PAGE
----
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Eric Schwartz

Eric Schwartz

Eric A Schwartz150 East 58th Street25th FloorNew YorkUSA10155 USA
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Thought Leader

WWL Ranking: Thought Leader

Questions & Answers

Eric Schwartz is an American and French international arbitration lawyer. Based in New York, he practises independently as an arbitrator and as an arbitrator member of Fountain Court Chambers in London. Eric was formerly a partner of King & Spalding in Paris and New York, and earlier in his career was a Paris-based partner of Freshfields. From 1992 to 1996 he served as secretary general of the ICC International Court of Arbitration, of which he was vice president from 2012 to 2015.

WHAT DREW YOU TO A CAREER IN ARBITRATION?

I fell into an arbitration career by serendipity. As a young lawyer in the 1970s, raised and educated in the United States, my goal was to find a way to get myself to Paris, unaware that that would open a door into the world of international arbitration, which was at the time unknown to me and on the cusp of becoming much more of a practice area than it was then. Within six months of arriving in Paris in 1978, I was assigned to work on an ICC arbitration matter in London that concerned a dispute between Finns and Iranians (just before and during the Iranian revolution). The diverse cast of characters, the novelty (for me) of the process and the opportunity to work with English, Finnish and Iranian lawyers on legal issues in all three countries captivated me. I knew, from that moment, that I had found my vocation, and I have been fortunate to have been able to make international arbitration my career for 40 years.

ARE THERE ANY ASPECTS OF INFRASTRUCTURE ARBITRATIONS YOU PARTICULARLY ENJOY?

Before studying law, I was drawn to mathematics and the sciences. I have always enjoyed understanding how things work and are built, and, at one point, I considered a possible career in architecture. So I felt a natural affinity for the field when I first became involved, which was very early in my career. That said, digesting the volume and complexity of the many factual issues in such arbitrations is a never-ending challenge. Notwithstanding all the advice about how such arbitrations can or should be run more efficiently and cost-effectively, there is not likely to be a substitute for mastering what is often a very complex file, and that often feels, at the outset, like trying to scale Mount Everest, with all of the effort, planning and time that that inevitably entails.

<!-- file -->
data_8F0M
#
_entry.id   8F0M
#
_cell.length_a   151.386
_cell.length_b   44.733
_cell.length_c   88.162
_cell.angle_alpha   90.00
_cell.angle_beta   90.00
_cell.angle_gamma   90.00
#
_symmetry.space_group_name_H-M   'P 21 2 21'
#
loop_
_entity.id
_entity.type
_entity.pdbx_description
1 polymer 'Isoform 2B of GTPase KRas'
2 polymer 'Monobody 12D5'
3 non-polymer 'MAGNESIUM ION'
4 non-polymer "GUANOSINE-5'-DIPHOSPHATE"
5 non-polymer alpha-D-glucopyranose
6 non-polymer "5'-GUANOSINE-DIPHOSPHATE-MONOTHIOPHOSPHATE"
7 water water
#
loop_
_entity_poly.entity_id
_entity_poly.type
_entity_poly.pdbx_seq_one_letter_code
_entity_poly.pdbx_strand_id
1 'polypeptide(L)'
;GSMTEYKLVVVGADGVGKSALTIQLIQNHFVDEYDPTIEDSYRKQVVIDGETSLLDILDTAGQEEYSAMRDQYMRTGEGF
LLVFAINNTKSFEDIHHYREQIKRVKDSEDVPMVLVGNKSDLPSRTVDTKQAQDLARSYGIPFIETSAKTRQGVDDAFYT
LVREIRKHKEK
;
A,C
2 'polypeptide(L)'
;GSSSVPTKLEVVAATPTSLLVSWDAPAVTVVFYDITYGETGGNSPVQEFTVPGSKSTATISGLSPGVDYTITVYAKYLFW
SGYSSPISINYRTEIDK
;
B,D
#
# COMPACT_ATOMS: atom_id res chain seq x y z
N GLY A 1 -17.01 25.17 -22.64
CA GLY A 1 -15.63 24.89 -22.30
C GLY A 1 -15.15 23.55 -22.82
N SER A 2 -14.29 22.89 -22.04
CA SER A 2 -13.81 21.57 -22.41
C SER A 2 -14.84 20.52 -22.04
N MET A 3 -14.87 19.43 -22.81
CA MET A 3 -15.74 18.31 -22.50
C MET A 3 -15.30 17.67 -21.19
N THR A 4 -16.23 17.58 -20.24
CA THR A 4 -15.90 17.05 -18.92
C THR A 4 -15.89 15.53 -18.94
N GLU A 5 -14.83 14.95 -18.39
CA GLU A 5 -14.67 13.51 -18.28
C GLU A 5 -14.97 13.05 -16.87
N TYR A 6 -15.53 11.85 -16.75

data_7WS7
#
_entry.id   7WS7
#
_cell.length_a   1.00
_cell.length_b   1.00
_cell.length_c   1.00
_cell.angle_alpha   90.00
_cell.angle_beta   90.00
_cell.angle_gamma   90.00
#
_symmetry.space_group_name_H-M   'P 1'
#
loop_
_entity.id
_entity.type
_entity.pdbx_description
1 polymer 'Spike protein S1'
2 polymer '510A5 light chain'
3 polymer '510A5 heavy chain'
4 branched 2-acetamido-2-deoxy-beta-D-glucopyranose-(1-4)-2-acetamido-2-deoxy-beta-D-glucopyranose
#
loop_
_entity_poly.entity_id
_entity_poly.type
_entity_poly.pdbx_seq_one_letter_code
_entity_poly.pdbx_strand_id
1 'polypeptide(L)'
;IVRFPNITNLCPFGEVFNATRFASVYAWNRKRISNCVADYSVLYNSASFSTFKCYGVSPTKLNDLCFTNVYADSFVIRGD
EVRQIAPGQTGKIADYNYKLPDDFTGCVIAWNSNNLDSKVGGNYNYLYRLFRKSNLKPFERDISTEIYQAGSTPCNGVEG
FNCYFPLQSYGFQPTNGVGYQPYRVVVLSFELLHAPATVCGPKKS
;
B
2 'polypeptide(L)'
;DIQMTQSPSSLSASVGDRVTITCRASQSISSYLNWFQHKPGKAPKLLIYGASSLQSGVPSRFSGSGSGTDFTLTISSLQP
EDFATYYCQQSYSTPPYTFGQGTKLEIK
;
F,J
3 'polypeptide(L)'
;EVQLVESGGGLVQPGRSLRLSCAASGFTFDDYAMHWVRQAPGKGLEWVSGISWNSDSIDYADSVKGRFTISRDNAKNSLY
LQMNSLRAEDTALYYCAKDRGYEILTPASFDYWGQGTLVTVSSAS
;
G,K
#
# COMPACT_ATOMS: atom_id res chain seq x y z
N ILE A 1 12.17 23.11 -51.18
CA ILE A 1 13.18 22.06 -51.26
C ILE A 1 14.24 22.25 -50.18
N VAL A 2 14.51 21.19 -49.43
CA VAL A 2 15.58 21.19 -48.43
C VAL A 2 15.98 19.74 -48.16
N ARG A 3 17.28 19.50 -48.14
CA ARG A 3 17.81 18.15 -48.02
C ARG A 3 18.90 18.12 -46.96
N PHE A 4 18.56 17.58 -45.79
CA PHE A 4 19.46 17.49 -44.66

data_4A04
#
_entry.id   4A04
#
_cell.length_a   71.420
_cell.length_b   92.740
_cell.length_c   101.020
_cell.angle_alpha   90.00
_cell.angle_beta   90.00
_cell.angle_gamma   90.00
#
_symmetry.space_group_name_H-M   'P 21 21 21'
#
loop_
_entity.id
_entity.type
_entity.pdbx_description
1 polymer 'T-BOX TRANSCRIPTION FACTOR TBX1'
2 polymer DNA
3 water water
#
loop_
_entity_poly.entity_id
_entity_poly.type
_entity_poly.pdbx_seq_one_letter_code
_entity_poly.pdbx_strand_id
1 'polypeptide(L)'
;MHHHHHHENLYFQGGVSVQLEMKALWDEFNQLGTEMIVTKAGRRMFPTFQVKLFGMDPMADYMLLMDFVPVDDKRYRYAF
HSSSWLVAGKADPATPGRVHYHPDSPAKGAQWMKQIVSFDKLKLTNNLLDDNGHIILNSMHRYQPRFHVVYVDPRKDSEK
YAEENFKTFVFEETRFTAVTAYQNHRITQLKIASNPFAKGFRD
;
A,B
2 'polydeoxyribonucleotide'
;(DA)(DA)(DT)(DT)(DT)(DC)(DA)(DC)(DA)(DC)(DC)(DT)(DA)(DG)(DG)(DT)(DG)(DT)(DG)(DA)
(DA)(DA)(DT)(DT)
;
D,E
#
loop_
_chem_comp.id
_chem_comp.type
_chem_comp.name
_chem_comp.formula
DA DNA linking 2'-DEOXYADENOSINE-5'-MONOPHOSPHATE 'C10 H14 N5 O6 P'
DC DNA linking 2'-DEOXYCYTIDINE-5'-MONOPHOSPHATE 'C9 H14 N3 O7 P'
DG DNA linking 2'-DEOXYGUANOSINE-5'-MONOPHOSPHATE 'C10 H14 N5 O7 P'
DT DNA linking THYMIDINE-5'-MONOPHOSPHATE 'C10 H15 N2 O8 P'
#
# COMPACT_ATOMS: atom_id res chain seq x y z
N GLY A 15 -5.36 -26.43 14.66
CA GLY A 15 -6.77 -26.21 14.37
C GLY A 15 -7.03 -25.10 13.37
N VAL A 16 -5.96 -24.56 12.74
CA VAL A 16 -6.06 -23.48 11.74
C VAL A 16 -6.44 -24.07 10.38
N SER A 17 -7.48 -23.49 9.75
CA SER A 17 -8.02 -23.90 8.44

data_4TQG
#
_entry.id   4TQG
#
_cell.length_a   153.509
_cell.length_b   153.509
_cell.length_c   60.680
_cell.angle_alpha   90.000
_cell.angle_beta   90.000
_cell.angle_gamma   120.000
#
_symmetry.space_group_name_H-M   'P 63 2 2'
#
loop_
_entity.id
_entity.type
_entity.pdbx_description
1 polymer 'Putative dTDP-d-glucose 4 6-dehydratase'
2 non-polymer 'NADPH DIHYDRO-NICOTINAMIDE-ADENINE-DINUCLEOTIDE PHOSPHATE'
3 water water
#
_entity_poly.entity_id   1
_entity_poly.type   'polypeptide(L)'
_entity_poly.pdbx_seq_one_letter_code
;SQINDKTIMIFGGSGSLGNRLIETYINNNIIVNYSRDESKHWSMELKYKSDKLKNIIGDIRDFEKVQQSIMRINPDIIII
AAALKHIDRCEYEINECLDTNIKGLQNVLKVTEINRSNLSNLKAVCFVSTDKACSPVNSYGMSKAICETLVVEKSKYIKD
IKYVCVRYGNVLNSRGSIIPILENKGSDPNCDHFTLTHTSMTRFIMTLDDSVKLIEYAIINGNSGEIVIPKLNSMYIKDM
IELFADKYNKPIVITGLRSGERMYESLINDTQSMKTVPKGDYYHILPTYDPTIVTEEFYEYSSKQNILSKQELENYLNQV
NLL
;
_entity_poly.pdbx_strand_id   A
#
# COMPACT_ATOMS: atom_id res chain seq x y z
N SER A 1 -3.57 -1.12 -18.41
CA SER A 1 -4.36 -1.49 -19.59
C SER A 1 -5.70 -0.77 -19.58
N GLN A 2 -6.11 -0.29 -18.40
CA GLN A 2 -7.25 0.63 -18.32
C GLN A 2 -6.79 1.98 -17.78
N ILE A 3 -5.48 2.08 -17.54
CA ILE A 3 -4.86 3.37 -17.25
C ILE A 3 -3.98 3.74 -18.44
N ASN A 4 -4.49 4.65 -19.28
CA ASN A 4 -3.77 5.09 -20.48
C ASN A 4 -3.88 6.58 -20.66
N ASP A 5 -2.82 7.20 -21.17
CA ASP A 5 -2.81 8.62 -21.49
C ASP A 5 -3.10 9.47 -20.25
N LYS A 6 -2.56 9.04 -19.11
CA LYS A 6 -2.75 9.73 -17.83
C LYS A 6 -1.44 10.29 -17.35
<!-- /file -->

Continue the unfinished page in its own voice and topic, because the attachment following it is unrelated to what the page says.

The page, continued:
HOW WOULD YOU ASSESS THE IMPACT OF THE NEW ICC GUIDELINES ON AWARD DEADLINES?

Very positively. They are challenging and often cannot be satisfied in very complex cases. But nevertheless, they act as a reasonable restraint on arbitrators over-committing themselves, which has been and continues to be a problem (although today arbitrators will more frequently pause, than they used to do, before accepting an engagement).

WHAT OTHER DRIVES FOR CHANGE HAVE YOU SEEN FROM ICC?

Actively promoting diversity within the institution and in ICC arbitrations. I appreciate that change may not have come quickly enough for some, but a sea change has occurred over the past three decades. When I joined the ICC in 1992, there was not a single female counsel working at the ICC Court; today the ICC can also claim to be a truly global institution, with the development of offices on almost every continent. Of course, the growth of emergency and expedited arbitration, together with a greater emphasis on transparency, have also been important developments. Looking back to the early 1990s, the institution is in many ways unrecognisable, and I have little doubt that the same will be said 25 years hence.

HOW DO YOU THINK INVESTMENT ARBITRATION WILL BE AFFECTED BY THE ACHMEA RULING?

Like many in the arbitration community, I find Achmea to be a very unfortunate and misguided ruling. The effect on investment arbitration in Europe will be negative. However, I expect that companies will rethink the manner in which they structure their European investments. More generally, I find the solutions to investor-state dispute settlement being advocated by the EU and others to be very unsatisfactory. It is ironic that an investment arbitration system that was once embraced and promoted by capital-exporting countries in the West for use in the developing world is now shunned as improper when directed against those same capital-exporting countries.

WHY DID YOU DECIDE TO SET UP YOUR OWN ARBITRATION PRACTICE?

Because I wished to give up counsel work and act only as an arbitrator, which is difficult in the context of a large law firm.

LOOKING BACK OVER YOUR CAREER, WHAT HAS BEEN YOUR PROUDEST ACHIEVEMENT?

Initiating and helping to bring to fruition the changes made to the ICC Rules in 1998 and, more generally, from my perch as Secretary General of the ICC Court, contributing to the evolution of international arbitration practice and the ICC Court during those years, including hiring the ICC Court’s first women counsel.

WHAT ADVICE WOULD YOU GIVE TO SOMEONE LOOKING TO START THEIR OWN ARBITRATION PRACTICE?